In a fight over an allegedly defective vein filter manufactured by C.R. Bard Inc., a Third Circuit panel has agreed to give the Pennsylvania Supreme Court first dibs on deciding whether state law bars negligent design and strict liability claims related to medical devices.
The panel said that it was asking the justices to take a crack at the case based on uncertainty over how to apply decisions over allegedly unsafe drugs, and over product liability claims in general, to cases involving medical devices like Bard’s clot-catching filter.
The case stems from claims filed by Melissa Ebert as part of a MDL after a portion of a Bard filter she was implanted with in 2008 broke off and implanted itself in the wall of her inferior vena cava. Ebert was ultimately forced to undergo surgery in October 2011 to have the fragment taken out after it migrated into a branch of her pulmonary artery.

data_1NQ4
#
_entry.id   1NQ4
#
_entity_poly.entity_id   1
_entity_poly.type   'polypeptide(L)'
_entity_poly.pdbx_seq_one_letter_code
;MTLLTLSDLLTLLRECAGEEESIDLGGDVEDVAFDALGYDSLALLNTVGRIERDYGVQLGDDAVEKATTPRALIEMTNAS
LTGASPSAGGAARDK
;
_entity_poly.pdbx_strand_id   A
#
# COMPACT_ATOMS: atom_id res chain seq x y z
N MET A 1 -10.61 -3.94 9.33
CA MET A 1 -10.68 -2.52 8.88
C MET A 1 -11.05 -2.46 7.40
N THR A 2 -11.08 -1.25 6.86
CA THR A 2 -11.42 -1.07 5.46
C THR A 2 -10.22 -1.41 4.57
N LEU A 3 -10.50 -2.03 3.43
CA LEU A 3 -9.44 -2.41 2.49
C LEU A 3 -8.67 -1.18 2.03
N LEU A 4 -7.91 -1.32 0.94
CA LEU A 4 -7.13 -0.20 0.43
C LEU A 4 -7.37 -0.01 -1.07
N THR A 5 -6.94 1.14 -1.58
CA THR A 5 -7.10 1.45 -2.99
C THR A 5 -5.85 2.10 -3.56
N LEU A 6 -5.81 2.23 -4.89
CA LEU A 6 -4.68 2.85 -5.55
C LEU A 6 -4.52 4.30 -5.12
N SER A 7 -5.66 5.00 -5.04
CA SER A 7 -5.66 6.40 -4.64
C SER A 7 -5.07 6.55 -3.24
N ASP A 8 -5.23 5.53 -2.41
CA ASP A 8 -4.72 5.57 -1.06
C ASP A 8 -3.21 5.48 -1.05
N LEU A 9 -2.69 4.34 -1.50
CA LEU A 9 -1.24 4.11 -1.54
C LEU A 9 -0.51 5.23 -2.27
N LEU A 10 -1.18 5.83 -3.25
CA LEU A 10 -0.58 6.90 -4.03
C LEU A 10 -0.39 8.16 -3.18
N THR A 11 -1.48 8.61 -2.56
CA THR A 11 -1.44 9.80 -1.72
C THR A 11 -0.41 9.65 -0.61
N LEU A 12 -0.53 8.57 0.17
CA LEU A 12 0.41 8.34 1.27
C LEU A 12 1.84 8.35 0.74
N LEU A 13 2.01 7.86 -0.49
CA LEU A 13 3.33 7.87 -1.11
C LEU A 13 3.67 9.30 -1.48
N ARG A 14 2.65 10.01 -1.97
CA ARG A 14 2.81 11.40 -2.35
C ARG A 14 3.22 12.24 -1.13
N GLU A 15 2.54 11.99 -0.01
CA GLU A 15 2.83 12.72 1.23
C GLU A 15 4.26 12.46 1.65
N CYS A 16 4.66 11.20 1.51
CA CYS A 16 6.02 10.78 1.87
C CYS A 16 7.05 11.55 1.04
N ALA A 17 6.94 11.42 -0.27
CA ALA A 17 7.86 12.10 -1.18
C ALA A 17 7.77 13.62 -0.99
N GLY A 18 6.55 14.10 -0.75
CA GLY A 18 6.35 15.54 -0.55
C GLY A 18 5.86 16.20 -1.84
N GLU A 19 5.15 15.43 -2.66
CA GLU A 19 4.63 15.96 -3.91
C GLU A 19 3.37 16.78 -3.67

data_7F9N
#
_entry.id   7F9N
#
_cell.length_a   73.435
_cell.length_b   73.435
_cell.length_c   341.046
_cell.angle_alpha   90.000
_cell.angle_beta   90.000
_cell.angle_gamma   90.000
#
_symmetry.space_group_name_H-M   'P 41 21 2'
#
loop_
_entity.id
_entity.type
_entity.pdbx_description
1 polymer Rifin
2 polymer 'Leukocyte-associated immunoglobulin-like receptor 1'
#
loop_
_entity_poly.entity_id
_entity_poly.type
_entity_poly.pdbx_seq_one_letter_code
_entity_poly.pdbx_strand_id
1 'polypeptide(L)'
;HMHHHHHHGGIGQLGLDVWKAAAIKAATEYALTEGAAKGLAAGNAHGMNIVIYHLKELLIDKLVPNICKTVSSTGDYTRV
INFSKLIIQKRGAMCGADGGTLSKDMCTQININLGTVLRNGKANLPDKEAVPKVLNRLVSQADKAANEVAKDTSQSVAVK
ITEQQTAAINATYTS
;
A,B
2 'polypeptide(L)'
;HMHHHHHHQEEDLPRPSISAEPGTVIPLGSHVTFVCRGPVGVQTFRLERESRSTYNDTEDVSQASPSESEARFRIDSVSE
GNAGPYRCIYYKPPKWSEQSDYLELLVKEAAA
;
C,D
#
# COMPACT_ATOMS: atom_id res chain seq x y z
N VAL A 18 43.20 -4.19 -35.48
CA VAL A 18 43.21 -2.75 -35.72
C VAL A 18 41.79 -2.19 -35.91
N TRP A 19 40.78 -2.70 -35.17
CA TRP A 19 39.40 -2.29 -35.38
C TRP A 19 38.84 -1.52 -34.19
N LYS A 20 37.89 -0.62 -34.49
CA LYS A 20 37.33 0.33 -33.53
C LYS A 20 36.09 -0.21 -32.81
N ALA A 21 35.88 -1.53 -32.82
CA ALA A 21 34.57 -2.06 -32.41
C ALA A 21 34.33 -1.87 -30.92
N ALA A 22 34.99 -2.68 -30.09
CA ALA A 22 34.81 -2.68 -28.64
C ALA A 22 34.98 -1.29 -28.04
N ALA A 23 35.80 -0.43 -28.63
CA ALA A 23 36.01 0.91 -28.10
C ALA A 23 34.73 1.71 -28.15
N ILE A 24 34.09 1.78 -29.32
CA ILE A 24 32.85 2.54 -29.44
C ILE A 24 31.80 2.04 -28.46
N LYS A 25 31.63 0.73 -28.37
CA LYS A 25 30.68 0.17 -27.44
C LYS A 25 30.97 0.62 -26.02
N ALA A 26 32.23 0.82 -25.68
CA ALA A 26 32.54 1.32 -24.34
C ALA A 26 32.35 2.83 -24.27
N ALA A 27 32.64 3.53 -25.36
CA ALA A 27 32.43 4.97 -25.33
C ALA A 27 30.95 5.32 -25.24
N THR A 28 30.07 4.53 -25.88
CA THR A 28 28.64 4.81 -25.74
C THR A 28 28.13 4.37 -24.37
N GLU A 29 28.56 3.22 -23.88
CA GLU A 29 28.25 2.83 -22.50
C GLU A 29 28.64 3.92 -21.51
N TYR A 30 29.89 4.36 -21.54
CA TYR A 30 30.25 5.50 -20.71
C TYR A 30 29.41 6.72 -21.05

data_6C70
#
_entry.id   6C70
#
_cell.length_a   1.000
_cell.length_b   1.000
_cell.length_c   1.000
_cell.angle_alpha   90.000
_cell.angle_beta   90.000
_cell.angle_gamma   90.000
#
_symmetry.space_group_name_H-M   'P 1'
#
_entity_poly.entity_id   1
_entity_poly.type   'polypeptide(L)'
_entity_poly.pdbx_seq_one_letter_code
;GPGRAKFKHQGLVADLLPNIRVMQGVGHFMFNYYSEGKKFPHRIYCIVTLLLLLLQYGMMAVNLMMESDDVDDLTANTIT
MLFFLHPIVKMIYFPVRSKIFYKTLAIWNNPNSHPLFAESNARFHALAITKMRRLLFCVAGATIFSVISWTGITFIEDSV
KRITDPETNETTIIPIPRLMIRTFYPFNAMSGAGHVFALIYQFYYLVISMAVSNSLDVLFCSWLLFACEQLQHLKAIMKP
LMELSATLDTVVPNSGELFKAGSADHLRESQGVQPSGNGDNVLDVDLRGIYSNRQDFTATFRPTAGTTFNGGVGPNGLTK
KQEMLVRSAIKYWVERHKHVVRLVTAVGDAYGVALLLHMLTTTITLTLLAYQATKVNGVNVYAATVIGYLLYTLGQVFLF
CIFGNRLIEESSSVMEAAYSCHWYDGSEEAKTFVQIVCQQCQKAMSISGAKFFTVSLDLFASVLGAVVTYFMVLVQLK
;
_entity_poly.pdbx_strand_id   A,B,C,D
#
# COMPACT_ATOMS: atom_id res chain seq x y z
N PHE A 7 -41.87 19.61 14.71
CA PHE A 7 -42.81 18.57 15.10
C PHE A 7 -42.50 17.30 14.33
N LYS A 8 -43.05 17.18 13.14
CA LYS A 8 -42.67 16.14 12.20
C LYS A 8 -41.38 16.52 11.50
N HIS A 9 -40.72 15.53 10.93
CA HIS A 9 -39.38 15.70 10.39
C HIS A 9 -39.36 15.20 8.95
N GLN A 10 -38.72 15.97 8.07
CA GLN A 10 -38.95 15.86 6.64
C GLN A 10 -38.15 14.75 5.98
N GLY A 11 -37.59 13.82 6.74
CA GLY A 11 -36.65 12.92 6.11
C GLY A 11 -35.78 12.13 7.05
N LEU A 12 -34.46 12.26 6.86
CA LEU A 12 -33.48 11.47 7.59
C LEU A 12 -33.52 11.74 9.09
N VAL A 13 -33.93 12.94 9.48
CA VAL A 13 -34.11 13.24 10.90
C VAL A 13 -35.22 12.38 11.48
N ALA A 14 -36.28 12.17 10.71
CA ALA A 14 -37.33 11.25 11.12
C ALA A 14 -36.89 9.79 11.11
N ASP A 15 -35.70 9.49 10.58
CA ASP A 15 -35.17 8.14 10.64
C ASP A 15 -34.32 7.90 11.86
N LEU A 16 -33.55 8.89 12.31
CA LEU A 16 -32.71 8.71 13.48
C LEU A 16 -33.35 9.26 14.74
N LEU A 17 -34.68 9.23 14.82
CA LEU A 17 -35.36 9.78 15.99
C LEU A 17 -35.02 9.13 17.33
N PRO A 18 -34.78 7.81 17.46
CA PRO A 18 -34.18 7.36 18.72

A trial judge ultimately threw out Ebert’s case last May, however, based on the Pennsylvania Supreme Court’s 2014 holding in Lance v. Wyeth that pharmaceutical companies can be found liable for design defects in instances where a drug is “too harmful to be used by anyone.”
In Ebert’s case, the trial judge found that the holding in Wyeth was as applicable to medical devices as it was to pharmaceuticals, and that Ebert hadn’t met her evidentiary burden of showing the G2 was too dangerous to be used at all.
In reviewing the case on appeal, however, the Third Circuit said it wasn’t clear whether the Lance decision was meant to apply only to medical devices, or whether it left the door open for plaintiffs like Ebert to show that alternative safer designs were available in order to prove their cases. The trial judge also rejected strict liability claims against Bard based on the state Supreme Court’s adoption of a provision of the Restatement (Second) of Torts as part of its 1996 decision in Hahn v. Richter barring such causes of action against manufacturers of prescription drugs.
Looking at the issue of strict liability, the Third Circuit said that the Hahn decision had to be read through the state Supreme Court’s 2014 finding in Tincher v. Omega Flex , in which the justices acknowledged a “presumption that strict liability may be available with respect to any product.”
Given the uncertainty surrounding both questions, the Third Circuit said that the justices should be left to decide whether either of Ebert’s claims could move ahead.